He attended conferences in big cities, Minneapolis, Seattle, Portland, amongst others, and listened to their mayors and community councils talk of actions they were taking to improve the lives of their citizens, as well as to promote the growth of the economy. Nothing seemed to really fit the mold of Sostenuto Avenue and its surrounds. Samuel found Sostenuto Avenue to have unique characteristics compared to other communities he studied. To begin with, Sostenuto Avenue citizens were not really hoping for growth; they simply wanted to continue living the way they had been living for decades. They wanted the same hairdressers, the same small shops, the same mom and pop stores. Even though they left Sostenuto Avenue for most of their consumer goods and entertainment, they still wanted nothing to change on the avenue. But Samuel knew this was not possible without growth of industry and people.
At the time of the murder, Sostenuto Avenue was 125 years old. It grew every year but stopped growing ten years ago. It used to be the hub of a thriving farming village. Every resident traveled to Sostenuto Avenue to trade and to make a living. Slowly, shops took over stalls, and ultimately, global capitalism took hold of the avenue. Those who didn’t have shops went out of business and those who did prospered.
Samuel watched this as a child and learned to love Sostenuto Avenue. He loved leaving home and running to the hobby shop and then the ice cream shop. He never had a desire to leave; he saw all of the world as he knew it on the avenue. He thought he could get everything his heart desired right around the corner.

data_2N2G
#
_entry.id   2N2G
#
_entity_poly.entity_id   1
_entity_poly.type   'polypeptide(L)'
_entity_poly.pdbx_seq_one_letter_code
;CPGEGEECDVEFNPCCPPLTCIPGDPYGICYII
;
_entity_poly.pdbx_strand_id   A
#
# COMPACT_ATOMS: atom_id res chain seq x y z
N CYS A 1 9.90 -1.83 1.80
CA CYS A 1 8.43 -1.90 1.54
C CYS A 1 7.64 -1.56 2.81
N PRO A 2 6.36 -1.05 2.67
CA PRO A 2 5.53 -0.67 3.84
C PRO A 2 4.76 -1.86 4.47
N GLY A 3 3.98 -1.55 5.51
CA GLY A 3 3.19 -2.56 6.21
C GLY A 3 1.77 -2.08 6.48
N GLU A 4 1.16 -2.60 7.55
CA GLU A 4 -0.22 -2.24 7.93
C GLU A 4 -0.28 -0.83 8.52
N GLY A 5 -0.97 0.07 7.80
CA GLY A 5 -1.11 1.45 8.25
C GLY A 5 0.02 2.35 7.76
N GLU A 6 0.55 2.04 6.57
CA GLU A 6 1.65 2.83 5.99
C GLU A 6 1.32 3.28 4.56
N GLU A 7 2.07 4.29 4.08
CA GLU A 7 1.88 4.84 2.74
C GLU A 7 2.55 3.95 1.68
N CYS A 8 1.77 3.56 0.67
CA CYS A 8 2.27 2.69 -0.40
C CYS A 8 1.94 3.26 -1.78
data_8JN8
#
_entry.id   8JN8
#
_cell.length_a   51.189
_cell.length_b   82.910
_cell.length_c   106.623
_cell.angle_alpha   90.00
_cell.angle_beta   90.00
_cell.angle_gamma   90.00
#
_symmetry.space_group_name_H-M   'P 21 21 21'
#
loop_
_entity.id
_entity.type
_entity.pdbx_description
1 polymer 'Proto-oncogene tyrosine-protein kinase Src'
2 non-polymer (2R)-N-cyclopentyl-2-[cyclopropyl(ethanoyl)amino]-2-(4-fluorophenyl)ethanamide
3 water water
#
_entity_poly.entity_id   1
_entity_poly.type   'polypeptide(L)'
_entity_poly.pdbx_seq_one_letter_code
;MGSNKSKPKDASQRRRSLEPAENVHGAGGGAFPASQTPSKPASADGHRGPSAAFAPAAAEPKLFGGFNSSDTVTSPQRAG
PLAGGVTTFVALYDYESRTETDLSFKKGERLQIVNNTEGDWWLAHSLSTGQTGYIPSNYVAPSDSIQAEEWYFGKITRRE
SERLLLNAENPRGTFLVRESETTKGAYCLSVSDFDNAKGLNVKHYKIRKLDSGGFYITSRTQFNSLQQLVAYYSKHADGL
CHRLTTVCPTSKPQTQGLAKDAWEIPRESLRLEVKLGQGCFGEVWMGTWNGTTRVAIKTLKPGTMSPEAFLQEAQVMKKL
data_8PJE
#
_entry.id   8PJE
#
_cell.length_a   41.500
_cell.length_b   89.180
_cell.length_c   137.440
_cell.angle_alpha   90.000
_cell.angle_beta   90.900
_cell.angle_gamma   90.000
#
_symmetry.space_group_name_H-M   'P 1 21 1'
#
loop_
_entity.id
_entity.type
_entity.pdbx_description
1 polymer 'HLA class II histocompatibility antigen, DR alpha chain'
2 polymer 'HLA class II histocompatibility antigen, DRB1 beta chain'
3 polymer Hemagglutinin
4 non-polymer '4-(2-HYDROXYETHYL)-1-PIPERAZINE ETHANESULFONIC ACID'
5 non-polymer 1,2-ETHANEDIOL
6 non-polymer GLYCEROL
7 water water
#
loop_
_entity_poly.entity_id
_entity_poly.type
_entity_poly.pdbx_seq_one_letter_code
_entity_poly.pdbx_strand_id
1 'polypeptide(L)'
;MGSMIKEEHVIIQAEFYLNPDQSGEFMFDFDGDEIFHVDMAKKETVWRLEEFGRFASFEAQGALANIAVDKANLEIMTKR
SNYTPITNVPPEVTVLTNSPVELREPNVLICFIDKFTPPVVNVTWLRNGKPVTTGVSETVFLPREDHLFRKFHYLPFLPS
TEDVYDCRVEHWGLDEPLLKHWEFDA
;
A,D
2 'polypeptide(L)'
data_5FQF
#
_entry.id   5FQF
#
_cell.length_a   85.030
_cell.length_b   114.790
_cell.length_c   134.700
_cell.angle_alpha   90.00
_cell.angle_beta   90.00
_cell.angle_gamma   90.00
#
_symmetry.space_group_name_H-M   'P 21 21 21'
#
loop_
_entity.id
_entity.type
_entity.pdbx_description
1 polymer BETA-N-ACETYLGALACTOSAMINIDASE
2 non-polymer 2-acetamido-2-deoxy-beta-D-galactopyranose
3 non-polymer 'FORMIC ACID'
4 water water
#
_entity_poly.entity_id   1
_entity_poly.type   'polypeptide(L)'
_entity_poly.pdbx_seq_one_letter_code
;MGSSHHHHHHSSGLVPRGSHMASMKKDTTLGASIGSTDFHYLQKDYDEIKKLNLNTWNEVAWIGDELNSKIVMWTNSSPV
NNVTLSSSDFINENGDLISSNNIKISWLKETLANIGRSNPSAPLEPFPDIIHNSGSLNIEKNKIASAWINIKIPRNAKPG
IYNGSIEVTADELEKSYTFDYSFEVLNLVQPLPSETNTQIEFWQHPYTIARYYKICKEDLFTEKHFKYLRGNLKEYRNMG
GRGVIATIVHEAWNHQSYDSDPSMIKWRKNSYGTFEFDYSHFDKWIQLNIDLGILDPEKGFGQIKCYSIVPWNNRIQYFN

He graduated from the high school located on the northern end of Sostenuto Avenue and then worked at the hardware store stocking shelves. He was there long enough to earn a permanent position and then worked there for 25 years. Along the way, he met most of the residents and business owners of Sostenuto Avenue. At some point, he joined the city council and helped push through many city improvements, such as the installation of street lamps, sidewalks, and flags for displaying on national and state holidays. As he aged, he came to believe that the spirit of Sostenuto Avenue needed to be preserved. It was, he mistakenly thought, a spirit of entrepreneurship, of forward-thinking, mixed with a dose of small town values and community. He did not realize that in the growing marketplace and with the emigration of avenue youth, those characteristics did not bode well for the future of Sostenuto Avenue. And yet, he believed in them enough to accept the Chief City Councilman position. He worked endlessly in that position making his wife extremely proud. She encouraged him to continue in his seemingly futile explorations and activities, and to ignore the naysayers who had nothing but complaints to offer.
Samuel heeded his wife’s advice and worked tirelessly for the good of Sostenuto Avenue. His dream was to enable the avenue to revive and experience what their great-grandparents had experienced on the avenue. He didn’t have many supporters or well-wishers. On the contrary, in spite of the current downturn in business, or because of it, Samuel collected many enemies, or at least people who were willing to place blame on him for the lack of business. The killing of Chief Samuel, while not the cause of the downfall in business on Sostenuto Avenue, was definitely an end to a concerted effort to enliven the avenue.